Jan 8 2009
10:50 am

The Tennessee Department of Environment and Conservation forwarded their initial report regarding the TVA Ocoee #3 sludge release into the Ocoee River.

The sludge release appears to have occurred Sunday afternoon (Jan. 4 2009) around 2:30 PM. The U.S. Forest Service at Cherokee National Forest and the Ocoee White Water Center alerted TDEC on Monday.

According to TDEC, a foul-smelling, black sludge/sediment/ooze was deposited in the Olympic section of the river, up to 3.5 feet deep in some places.

The sludge release caused a fish kill, but the dead fish are buried in the sludge so a count was not possible. No live fish were observed in that section of the river.

A 2008 Forest Service survey of the fish population showed fish were thriving in the Olympic section, which TDEC says is "remarkable" because there had not been any fish in that portion of the river "for over 100 years." TDEC credits water quality restoration efforts by Occidental Petroleum and Glenn Springs Holding in the historic mining district, efforts which appear to have been wiped out at least temporarily by the sludge release.

TVA told TDEC that they opened the bottom sluice gate of Ocoee #3 to draw it down in preparation for repairs on the leaking Ocoee #2 dam.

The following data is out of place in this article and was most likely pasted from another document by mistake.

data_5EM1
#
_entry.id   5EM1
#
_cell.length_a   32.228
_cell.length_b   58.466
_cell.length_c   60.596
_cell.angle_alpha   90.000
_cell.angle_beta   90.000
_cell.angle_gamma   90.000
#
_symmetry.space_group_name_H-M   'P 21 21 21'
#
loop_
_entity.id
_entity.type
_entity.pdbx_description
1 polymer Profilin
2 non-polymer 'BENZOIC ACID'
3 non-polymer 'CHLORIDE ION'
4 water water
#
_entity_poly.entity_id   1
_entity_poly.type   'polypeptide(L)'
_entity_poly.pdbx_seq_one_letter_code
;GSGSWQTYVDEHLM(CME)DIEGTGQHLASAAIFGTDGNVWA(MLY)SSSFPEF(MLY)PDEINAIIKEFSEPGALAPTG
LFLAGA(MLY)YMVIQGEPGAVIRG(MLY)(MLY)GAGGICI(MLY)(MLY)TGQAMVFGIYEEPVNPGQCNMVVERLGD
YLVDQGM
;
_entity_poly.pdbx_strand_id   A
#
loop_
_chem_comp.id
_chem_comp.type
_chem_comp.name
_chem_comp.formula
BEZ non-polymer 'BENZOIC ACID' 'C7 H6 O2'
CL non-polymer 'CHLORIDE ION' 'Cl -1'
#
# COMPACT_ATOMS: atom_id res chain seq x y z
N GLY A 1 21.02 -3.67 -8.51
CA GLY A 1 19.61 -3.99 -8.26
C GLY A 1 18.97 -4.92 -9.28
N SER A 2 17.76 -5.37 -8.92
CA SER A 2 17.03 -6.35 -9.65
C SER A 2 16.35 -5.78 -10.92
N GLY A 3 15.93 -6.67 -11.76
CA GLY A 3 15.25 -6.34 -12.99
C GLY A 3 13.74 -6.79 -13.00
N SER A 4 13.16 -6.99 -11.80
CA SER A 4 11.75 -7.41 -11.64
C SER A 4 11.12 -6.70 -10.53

TDEC says there were no permit requests or coordination with TDEC regarding special operations of the Ocoee dams and powerhouses, nor had there been any coordination with Tennessee State Parks or the U.S. Forest Service.

smalc's picture

I remember attending a

I remember attending a technical presentation(I don't remember who the speaker was with, maybe TVA) several years ago. I remember him saying the lifespan of the Ocoee dams were limited by the sedimentation rate, not by structural issues as you would normally assume.

R. Neal's picture

Metal Release from Bottom

Metal Release from Bottom Sediments of Ocoee Lake No. 3, a Primary Catchment Area for the Ducktown Mining District

...the metal-rich sediment of the lake should be considered as potentially hazardous to bottom-dwelling aquatic species and other organisms in the local food chain. In addition, if the reservoir is dredged or if the dam is removed, the accumulated sediment may have to be treated for recovery of sorbed metals.

Comment viewing options

Select your preferred way to display the comments and click "Save settings" to activate your changes.

TN Progressive

TN Politics

Knox TN Today

Local TV News

News Sentinel

State News

Local .GOV

Wire Reports

Lost Medicaid Funding

To date, the failure to expand Medicaid/TennCare has cost the State of Tennessee ? in lost federal funding. (Source)

Search and Archives